Saturday,16 December, 2017
Current issue | Issue 1302, (30 June - 13 July 2016)
Saturday,16 December, 2017
Issue 1302, (30 June - 13 July 2016)

Ahram Weekly

A cloud hangs over solar plans

Disagreements between the government and investors could affect investment in renewable energy in Egypt, reports Niveen Wahish

A cloud hangs over solar plans
A cloud hangs over solar plans
Al-Ahram Weekly

Differences over dispute procedures have brought around 20 renewable energy projects in Egypt to a halt. Among the halted projects is Cairo Solar’s plan to develop a 50-megawatt (MW) photovoltaic plant near Aswan in Upper Egypt at a cost of $108 million.

Cairo Solar planned to deliver the energy it was set to produce within the Feed-in Tariff (FIT) scheme that allows any person or company, public or private, to generate electricity from renewable sources such as wind and solar and sell it to the national grid. FIT was introduced by the Egyptian government in 2015 to encourage investment in renewable energy.

Now the whole project may be called off. The company had started working on the project earlier this year, despite delays in the government’s release of its Power Purchase Agreement (PPA).

“We believed the government and started working on the project, being sure it would not backtrack on its word,” Hisham Tawifk, chairman of Cairo Solar, told Al-Ahram Weekly.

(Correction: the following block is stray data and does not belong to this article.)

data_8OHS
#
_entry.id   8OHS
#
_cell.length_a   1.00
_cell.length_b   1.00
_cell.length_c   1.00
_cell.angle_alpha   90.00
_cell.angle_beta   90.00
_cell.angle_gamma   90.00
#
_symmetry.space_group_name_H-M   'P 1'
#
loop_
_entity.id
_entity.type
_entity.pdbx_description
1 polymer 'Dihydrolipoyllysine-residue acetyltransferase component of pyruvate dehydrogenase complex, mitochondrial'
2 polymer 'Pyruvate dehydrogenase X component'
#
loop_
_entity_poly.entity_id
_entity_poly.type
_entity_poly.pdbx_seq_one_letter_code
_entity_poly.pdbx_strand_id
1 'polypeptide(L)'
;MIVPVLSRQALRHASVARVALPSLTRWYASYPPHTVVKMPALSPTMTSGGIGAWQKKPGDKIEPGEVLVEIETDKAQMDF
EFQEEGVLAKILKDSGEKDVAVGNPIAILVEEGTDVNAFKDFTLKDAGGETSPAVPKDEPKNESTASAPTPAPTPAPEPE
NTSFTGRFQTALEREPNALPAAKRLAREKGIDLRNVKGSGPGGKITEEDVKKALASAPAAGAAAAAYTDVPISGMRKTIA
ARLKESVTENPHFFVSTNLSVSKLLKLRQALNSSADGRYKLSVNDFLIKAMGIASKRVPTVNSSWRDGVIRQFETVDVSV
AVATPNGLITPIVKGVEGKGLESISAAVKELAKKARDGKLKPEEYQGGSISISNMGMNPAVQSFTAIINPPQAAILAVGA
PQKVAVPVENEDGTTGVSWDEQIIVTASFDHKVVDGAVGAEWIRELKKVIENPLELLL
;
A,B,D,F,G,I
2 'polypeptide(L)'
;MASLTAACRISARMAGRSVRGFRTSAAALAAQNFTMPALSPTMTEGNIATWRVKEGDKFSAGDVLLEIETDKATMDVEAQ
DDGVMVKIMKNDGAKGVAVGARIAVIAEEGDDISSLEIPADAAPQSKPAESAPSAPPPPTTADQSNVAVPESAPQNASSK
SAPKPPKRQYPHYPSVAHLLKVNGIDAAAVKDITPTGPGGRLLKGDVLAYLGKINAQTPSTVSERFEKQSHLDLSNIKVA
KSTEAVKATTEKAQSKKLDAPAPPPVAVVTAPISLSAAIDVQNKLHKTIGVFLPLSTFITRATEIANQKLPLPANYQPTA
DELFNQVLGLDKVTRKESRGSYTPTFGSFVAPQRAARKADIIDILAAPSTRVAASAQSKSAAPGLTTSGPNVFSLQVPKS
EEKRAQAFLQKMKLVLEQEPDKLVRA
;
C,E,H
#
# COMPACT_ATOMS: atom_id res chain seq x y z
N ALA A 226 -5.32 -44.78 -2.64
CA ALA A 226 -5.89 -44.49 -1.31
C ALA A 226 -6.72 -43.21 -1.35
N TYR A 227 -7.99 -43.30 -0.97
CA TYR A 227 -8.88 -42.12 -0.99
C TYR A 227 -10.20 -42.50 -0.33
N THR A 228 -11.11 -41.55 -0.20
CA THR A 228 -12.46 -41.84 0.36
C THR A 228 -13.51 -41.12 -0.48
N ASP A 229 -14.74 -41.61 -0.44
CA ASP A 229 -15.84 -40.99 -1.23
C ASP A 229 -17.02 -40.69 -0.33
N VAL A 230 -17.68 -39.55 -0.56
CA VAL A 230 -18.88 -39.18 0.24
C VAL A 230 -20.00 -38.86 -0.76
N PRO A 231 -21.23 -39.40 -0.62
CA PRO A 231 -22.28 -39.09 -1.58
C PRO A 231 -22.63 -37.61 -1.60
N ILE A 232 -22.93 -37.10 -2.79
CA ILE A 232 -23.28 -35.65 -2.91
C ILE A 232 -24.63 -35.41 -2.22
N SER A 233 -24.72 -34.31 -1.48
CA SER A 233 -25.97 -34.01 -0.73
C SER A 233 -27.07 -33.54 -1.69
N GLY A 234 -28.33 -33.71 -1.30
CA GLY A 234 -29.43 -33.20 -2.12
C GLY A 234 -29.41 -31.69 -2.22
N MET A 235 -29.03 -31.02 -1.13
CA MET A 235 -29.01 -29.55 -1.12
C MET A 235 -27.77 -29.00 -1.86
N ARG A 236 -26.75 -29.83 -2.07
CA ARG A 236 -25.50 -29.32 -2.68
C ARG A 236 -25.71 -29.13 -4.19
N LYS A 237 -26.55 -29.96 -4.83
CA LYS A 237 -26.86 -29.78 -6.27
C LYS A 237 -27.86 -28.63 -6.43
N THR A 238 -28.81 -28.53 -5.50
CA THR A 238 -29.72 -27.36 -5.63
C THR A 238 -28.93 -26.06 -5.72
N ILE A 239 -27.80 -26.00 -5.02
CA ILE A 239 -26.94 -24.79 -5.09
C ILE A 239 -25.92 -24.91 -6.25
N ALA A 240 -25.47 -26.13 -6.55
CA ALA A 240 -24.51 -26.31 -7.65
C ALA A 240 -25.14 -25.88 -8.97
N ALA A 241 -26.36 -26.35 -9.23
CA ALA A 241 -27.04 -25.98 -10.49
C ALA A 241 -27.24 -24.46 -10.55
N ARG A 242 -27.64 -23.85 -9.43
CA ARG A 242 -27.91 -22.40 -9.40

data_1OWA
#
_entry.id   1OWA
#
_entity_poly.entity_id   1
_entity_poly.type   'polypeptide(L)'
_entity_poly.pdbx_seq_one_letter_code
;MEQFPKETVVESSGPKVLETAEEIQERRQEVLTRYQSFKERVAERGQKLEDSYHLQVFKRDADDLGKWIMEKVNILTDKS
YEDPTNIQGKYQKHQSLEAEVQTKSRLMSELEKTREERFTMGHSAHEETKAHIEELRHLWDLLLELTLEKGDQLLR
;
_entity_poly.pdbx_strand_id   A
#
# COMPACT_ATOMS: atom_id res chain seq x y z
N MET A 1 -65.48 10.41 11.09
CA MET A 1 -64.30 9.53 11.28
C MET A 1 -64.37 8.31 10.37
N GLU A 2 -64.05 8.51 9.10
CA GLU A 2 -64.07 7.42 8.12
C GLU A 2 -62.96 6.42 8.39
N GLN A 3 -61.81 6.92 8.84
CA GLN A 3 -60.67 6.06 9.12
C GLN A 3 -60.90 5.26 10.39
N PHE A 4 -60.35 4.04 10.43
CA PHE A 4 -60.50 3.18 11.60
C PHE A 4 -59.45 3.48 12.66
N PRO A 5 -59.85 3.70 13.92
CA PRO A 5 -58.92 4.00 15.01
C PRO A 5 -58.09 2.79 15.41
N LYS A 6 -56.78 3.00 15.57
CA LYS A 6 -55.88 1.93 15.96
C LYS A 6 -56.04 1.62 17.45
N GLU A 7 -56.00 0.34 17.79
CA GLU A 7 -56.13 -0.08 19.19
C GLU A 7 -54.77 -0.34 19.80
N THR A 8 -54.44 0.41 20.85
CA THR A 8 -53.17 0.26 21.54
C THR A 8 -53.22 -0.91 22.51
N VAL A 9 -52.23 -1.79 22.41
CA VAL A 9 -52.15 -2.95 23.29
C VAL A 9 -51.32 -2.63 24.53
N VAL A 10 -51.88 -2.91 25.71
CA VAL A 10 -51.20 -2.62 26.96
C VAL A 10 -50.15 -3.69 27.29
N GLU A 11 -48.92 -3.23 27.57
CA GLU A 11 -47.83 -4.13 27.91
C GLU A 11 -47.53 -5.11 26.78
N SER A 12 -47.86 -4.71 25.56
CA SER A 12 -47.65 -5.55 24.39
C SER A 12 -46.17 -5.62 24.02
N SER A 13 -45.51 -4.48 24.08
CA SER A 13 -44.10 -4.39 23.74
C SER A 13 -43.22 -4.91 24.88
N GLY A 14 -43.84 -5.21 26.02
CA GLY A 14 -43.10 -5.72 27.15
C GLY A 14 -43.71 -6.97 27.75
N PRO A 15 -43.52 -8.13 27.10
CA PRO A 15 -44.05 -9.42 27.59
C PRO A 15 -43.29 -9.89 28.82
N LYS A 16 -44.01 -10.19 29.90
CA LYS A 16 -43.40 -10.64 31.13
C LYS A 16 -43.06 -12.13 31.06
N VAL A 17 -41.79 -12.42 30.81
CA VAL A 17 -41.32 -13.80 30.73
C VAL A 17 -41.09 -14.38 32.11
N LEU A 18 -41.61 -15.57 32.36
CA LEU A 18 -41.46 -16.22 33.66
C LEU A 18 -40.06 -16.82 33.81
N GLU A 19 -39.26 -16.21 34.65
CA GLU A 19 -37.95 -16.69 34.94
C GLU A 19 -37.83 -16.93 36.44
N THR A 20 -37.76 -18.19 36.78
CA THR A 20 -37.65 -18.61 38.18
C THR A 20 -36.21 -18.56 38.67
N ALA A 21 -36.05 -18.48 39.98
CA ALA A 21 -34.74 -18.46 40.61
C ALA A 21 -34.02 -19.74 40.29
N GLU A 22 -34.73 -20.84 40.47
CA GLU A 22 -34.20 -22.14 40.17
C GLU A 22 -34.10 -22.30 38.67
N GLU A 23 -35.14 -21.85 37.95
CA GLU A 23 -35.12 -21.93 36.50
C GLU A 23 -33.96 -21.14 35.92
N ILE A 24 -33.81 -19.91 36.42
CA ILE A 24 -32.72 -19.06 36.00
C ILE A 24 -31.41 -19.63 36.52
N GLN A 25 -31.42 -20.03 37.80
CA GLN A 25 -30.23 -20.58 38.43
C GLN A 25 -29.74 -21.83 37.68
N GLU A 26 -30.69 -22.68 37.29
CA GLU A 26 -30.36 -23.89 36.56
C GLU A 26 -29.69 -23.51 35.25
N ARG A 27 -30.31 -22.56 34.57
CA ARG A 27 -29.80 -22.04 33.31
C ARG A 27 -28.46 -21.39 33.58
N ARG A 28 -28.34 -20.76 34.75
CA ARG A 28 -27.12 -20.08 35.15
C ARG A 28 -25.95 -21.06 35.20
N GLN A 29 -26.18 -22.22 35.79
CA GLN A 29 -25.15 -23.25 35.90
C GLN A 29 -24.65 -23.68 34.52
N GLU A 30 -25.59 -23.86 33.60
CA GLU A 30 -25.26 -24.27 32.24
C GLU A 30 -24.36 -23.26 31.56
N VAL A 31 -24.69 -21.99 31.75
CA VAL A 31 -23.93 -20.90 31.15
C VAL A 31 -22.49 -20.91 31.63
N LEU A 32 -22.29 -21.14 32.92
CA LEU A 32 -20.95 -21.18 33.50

But when the PPA was published it was not to investors’ liking because of a clause saying that should a dispute arise between the government and investors the matter should revert to local arbitration.

International financial institutions, including the International Finance Corporation (IFC) and the European Bank for Reconstruction and Development (EBRD), that are helping fund many of the renewable energy projects had earlier requested that dispute settlements take place via international arbitrators.

The institutions provide hard-currency financing to the projects through their own resources as well as those of other financiers.

“We were reassured in April when one of the versions of the PPA included international arbitration, which is why we continued work on the project. But that version was later cancelled,” Tawifk said. He added that the international financial institutions are now withdrawing their support for at least 20 projects.

He said that 90 per cent of the funding for the projects was foreign, and added, “It is nonsense to forego their demand for international arbitration.”

Tawfik lamented the time and money that has been invested in the project so far. “LE41 million has already been invested — between consultancy fees, opening letters of guarantee and other expenses,” he said.

Work on the project was set to start in September. In an attempt to reach a solution, Tawfik said that the affected investors have signed a petition to the minister of electricity. A prior request to receive part of their revenues from the government in hard currency had been turned down, and this had been accepted by the investors, he said.

The Cairo Solar project is located within Egypt’s New and Renewable Energy Agency (NREA)’s 1.8-gigawatt (GW) solar park, which includes 39 separate project plots.

“If this issue is not resolved, not even a fraction of the targeted capacity will be produced,” Tawfik said. “This is not to mention the effect it will have on Egypt’s attractiveness to investment, whether domestic or foreign.”

Ahmed Zahran, CEO of KarmSolar, a solar technology and integration company not affected by the dispute, said the issue of arbitration between the government and investors will affect investment in Egypt beyond the renewable energy sector.